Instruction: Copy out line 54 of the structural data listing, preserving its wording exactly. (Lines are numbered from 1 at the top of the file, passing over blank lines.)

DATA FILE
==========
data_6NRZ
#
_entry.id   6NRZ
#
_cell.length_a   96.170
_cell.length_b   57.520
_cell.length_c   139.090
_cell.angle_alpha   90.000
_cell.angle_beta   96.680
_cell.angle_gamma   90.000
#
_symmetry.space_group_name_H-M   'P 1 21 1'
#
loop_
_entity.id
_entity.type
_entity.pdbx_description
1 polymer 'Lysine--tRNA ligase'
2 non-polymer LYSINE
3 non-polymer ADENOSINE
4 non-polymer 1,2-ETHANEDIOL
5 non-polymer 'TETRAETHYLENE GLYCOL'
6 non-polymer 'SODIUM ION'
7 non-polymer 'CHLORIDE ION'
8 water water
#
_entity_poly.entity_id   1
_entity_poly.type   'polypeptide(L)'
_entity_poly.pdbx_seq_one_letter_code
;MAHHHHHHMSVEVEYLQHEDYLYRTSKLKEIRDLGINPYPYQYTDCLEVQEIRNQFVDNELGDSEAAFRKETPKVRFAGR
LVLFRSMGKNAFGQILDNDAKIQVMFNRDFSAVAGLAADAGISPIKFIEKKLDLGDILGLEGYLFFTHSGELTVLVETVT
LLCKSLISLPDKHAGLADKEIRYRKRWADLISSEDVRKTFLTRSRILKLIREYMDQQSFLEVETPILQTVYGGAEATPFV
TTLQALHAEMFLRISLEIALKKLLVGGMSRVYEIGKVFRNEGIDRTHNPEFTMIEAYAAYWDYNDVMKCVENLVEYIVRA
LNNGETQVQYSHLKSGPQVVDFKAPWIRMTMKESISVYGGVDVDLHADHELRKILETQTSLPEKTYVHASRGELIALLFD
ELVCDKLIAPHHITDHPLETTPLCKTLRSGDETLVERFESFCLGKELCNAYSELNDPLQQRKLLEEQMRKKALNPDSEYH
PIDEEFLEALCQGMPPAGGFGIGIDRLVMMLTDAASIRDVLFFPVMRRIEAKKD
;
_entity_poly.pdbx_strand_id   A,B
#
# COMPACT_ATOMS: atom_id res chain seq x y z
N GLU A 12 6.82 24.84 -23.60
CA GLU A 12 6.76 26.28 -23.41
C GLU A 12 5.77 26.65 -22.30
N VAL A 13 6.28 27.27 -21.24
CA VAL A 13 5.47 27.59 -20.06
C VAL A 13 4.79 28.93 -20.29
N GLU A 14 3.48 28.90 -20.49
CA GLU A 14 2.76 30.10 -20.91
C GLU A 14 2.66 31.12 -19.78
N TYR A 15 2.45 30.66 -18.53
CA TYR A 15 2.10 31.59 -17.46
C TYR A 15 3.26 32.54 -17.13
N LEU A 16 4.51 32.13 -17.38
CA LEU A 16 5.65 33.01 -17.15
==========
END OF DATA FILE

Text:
CA LEU A 16 5.65 33.01 -17.15